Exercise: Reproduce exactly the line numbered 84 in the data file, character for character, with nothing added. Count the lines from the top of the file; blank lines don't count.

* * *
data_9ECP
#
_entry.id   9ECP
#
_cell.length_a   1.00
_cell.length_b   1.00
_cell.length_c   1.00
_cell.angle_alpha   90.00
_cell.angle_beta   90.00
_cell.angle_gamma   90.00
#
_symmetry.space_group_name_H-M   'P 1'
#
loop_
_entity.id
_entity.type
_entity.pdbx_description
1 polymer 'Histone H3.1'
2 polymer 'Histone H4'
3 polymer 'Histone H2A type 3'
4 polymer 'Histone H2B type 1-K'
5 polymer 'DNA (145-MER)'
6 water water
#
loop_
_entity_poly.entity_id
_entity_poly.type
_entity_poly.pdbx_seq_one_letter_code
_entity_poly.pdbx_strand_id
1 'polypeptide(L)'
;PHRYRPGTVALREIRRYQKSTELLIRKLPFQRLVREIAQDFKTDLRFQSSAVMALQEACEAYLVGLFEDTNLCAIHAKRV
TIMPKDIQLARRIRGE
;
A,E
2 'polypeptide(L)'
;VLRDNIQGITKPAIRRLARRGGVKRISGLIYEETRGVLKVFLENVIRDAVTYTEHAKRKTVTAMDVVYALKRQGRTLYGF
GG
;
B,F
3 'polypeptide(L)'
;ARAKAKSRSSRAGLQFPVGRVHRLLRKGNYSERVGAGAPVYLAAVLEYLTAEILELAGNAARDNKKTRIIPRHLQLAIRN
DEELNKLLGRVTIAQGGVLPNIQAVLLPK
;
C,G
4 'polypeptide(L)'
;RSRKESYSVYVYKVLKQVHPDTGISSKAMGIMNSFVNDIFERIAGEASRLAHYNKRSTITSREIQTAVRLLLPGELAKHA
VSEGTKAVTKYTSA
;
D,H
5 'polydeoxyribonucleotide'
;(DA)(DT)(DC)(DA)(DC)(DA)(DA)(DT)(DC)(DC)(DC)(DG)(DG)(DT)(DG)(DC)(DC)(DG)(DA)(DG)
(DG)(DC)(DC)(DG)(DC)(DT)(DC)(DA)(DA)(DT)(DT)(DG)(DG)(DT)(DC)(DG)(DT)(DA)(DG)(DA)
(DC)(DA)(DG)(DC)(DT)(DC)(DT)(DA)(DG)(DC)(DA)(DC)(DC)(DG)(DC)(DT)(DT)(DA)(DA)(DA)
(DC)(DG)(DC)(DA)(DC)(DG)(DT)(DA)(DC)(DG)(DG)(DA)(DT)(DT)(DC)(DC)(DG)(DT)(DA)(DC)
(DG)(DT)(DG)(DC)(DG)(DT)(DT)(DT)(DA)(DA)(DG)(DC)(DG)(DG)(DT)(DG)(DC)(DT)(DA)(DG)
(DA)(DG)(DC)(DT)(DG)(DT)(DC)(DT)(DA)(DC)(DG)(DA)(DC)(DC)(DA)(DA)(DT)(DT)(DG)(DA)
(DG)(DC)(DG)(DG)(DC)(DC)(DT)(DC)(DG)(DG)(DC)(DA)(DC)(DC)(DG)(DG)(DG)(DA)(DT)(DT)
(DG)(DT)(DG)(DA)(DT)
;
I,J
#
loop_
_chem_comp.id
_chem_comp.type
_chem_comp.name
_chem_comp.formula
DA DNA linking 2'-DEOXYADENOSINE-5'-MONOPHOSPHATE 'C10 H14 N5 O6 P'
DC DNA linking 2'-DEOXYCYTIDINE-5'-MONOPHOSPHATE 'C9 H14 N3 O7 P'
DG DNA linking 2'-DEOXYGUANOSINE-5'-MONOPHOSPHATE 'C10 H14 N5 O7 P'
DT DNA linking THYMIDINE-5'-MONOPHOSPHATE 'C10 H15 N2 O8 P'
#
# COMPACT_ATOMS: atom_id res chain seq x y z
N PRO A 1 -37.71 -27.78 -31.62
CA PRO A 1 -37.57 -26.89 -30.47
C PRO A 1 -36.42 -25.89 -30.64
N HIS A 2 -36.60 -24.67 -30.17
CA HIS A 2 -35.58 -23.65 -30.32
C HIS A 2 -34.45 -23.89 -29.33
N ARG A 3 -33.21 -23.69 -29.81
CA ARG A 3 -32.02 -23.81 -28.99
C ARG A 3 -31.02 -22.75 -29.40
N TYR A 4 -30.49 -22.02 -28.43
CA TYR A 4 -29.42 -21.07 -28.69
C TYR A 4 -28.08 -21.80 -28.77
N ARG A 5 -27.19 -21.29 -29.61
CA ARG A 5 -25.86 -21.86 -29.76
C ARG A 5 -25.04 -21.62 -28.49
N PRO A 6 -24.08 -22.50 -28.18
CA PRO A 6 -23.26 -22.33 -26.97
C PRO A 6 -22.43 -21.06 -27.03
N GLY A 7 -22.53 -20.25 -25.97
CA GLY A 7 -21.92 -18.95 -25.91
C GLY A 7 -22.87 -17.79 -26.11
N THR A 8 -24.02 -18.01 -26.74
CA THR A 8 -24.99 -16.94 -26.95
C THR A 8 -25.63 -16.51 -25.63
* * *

C TYR A 4 -28.08 -21.80 -28.77